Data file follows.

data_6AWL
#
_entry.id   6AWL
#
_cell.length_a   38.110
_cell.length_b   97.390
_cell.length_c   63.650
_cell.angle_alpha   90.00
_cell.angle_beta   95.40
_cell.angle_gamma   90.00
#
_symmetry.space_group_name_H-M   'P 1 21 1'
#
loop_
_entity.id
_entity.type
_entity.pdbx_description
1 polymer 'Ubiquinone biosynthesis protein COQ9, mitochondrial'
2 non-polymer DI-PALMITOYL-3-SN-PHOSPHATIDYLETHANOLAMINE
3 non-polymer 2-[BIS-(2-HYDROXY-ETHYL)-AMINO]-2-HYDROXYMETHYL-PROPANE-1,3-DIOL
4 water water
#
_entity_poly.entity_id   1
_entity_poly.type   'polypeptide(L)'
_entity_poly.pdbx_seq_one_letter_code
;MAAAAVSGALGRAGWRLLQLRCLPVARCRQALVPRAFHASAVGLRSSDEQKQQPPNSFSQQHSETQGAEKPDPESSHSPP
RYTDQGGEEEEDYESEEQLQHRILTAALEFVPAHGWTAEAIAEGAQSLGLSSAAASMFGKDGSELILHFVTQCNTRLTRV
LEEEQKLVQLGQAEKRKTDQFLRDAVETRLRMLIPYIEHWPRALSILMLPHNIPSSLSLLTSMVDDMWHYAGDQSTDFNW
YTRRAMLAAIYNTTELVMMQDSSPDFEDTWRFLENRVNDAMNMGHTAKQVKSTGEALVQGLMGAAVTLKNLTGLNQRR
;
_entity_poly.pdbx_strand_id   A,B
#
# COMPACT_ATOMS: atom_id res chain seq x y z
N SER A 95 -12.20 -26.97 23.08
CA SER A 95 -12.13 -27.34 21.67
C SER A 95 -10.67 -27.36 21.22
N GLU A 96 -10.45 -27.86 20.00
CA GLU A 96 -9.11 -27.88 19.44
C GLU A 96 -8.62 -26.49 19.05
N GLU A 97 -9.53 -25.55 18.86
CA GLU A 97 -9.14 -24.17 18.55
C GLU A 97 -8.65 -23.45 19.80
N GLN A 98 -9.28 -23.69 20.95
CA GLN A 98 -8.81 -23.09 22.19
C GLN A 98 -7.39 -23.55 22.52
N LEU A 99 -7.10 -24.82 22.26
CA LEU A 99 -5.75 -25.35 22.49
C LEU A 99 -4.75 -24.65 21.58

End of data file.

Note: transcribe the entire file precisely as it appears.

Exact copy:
data_6AWL
#
_entry.id   6AWL
#
_cell.length_a   38.110
_cell.length_b   97.390
_cell.length_c   63.650
_cell.angle_alpha   90.00
_cell.angle_beta   95.40
_cell.angle_gamma   90.00
#
_symmetry.space_group_name_H-M   'P 1 21 1'
#
loop_
_entity.id
_entity.type
_entity.pdbx_description
1 polymer 'Ubiquinone biosynthesis protein COQ9, mitochondrial'
2 non-polymer DI-PALMITOYL-3-SN-PHOSPHATIDYLETHANOLAMINE
3 non-polymer 2-[BIS-(2-HYDROXY-ETHYL)-AMINO]-2-HYDROXYMETHYL-PROPANE-1,3-DIOL
4 water water
#
_entity_poly.entity_id   1
_entity_poly.type   'polypeptide(L)'
_entity_poly.pdbx_seq_one_letter_code
;MAAAAVSGALGRAGWRLLQLRCLPVARCRQALVPRAFHASAVGLRSSDEQKQQPPNSFSQQHSETQGAEKPDPESSHSPP
RYTDQGGEEEEDYESEEQLQHRILTAALEFVPAHGWTAEAIAEGAQSLGLSSAAASMFGKDGSELILHFVTQCNTRLTRV
LEEEQKLVQLGQAEKRKTDQFLRDAVETRLRMLIPYIEHWPRALSILMLPHNIPSSLSLLTSMVDDMWHYAGDQSTDFNW
YTRRAMLAAIYNTTELVMMQDSSPDFEDTWRFLENRVNDAMNMGHTAKQVKSTGEALVQGLMGAAVTLKNLTGLNQRR
;
_entity_poly.pdbx_strand_id   A,B
#
# COMPACT_ATOMS: atom_id res chain seq x y z
N SER A 95 -12.20 -26.97 23.08
CA SER A 95 -12.13 -27.34 21.67
C SER A 95 -10.67 -27.36 21.22
N GLU A 96 -10.45 -27.86 20.00
CA GLU A 96 -9.11 -27.88 19.44
C GLU A 96 -8.62 -26.49 19.05
N GLU A 97 -9.53 -25.55 18.86
CA GLU A 97 -9.14 -24.17 18.55
C GLU A 97 -8.65 -23.45 19.80
N GLN A 98 -9.28 -23.69 20.95
CA GLN A 98 -8.81 -23.09 22.19
C GLN A 98 -7.39 -23.55 22.52
N LEU A 99 -7.10 -24.82 22.26
CA LEU A 99 -5.75 -25.35 22.49
C LEU A 99 -4.75 -24.65 21.58